44

What is passive diffusion?

Transport mechanism where:
Driving force = concentration gradient, i.e. From high conc, to low conc.

The main mechanism for small, lipophilic molecules

45

What is active transport?

Transport mechanism which:

Requires energy (ATP) to move molecules against the conc. gradient
These ATP channels can be saturated, this can become a rate limiting step.
Another problem is competition of another substance to the binding site, this can also lead to saturation

46

What is facilitated transport?

Transport mechanism involving carriers within the bilipid membrane of the SI that will take some drugs

This can also be saturated

This is not the major route of absorption

47

What is endocytosis?

A transport mechanism which absorbs macromolecules

It is attached to the plasma membrane of cells.
Macromolecules are engulfed and pass to the other side.
Some vaccines and antibodies are good candidates to be delivered this way.

Can have specific antibodies on the drug recognised by receptors on cell membrane to be endocytosed.

48

What is the paracellular route of absorption?

Mechanism of transport for small molecules, usually water, which is able to pass through the gaps in between the cells

This is not a major route

This is only able to occur as the SI is relatively leaky

49

What is efflux..

Counter absorptive process where some drugs are rejected and expelled back into the GIT

This is a protective function of the body to remove toxins and unwanted material.

50

What is the example of efflux and why must it be inhibited?

P-glycoprotein is subjected to this mechanism
However this needs to be inhibited so that the right concentration of PG enters the circulation

51

What are the common barriers to drug absorption via the oral route?

The lumen of the GIT can cause degradation, complexation of the drug with food and other substances

The absorption through the surface of the GIT and mucous are rate limiting factors for drug delivery

If the drug is too hydrophilic it will be excreted

If the drug is altered to be able to pass through the mucous layer, the next rate limiting step is the plasma membrane.

52

What is the solution to all the barriers of drug absorption via the oral route?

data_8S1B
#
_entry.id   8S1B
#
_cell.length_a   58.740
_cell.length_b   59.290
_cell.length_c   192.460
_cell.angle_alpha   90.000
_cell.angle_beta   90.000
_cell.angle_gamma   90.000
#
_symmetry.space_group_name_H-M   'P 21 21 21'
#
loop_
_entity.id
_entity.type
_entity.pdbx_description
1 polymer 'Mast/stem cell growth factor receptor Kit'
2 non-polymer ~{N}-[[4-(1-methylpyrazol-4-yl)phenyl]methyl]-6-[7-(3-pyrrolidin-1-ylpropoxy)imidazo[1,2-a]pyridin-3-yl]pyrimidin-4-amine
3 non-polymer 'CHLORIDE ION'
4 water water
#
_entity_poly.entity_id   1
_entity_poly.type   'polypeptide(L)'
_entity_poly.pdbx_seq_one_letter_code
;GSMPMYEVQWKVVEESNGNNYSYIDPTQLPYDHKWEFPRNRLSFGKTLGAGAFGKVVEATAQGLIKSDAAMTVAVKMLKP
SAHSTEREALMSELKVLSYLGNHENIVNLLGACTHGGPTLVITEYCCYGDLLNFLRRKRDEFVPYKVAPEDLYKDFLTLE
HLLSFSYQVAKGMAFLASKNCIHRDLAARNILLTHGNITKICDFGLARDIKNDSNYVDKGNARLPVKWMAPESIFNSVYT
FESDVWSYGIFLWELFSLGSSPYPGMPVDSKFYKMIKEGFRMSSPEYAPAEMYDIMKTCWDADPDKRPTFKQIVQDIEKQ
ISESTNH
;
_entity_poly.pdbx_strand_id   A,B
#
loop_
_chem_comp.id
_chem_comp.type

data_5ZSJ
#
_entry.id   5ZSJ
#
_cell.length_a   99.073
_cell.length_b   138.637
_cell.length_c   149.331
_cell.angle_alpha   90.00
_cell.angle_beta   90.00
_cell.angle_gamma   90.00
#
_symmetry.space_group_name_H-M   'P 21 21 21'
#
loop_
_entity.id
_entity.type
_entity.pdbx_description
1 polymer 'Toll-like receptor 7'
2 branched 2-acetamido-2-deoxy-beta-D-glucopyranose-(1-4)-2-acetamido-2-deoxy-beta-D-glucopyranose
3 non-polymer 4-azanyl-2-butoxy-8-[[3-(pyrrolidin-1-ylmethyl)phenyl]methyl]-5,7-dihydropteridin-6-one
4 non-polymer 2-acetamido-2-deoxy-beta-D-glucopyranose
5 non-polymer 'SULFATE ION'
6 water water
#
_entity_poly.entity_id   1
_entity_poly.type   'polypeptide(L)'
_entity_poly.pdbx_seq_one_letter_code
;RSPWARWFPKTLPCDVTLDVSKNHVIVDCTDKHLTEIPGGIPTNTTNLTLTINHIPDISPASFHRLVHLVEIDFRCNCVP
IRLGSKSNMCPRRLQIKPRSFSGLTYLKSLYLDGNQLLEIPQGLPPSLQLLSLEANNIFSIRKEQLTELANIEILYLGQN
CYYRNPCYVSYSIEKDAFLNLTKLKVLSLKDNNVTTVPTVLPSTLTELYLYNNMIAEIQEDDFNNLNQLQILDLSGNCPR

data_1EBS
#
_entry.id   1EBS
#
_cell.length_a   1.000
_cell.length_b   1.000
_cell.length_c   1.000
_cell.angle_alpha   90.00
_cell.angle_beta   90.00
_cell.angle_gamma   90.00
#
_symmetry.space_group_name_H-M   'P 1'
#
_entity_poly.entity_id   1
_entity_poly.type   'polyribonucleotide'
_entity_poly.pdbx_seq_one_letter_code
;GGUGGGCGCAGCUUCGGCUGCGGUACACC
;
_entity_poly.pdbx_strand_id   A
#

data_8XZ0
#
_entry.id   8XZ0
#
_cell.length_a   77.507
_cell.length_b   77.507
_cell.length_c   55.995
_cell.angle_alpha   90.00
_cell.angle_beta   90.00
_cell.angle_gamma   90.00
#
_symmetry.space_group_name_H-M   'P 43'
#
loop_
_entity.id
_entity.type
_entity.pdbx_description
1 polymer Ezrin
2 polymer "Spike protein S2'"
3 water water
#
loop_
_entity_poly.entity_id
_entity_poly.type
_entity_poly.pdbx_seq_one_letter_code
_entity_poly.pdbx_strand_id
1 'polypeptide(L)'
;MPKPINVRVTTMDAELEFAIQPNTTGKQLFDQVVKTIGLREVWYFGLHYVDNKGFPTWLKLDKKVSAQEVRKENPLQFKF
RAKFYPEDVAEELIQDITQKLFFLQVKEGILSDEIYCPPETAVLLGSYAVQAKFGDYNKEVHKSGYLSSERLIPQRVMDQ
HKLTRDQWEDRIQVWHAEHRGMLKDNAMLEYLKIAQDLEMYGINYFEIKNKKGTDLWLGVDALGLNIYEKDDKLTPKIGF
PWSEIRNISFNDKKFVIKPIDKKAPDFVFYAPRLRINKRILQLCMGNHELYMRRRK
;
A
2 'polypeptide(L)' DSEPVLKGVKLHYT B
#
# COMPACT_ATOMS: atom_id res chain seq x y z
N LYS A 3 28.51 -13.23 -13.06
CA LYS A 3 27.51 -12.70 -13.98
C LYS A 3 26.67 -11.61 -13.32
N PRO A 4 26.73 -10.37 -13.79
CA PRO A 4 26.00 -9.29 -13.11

We need to administer high doses orally, so that we have enough of the active ingredient reach the bloodstream to act on the site of action

53

What are the four kinds of controlled released tablets discussed?

Enteric coated tablet
Osmotic release device
Capsule with osmotic layer
Tablets coated with chirosan

54

What are the main components of the enteric coated tablet?

The first layer is the sugar coat which masks the taste of medicication

Enteric coat is next, this is a polymer and is resistant to degradation by acids and enymes

The main purpose of this tablet is to deliver the drug to the SI

55

How can polymers be used for extended release?

They can be used as different tablet coatings.
There are a range of polymers to choose from for the desired action

56

What are the main components of the osmotic drug release device?

The polymer is in drug solution (can be in solution or suspension)
When the device is in the GIT it starts to absorb water due to the high osmolarity within the system,
This causes the drug to be released as the pressure builds up

57

What are the main components of the capsule osmotic layer?

Also has a reservoir which contains the drug, in solution
There is also a tube which pushes the drug out

58

What are the main components of tablets coated with chirosan

Chirosan is a natural polymer
It remains in tact even after in the stomach
Once in the SI the enteric coating dissolves
The chirosan coated layer disintegrates in a bacteria rich environment as it only dissolves in high pH environments
This allows the drug to be released in the colon, and not before.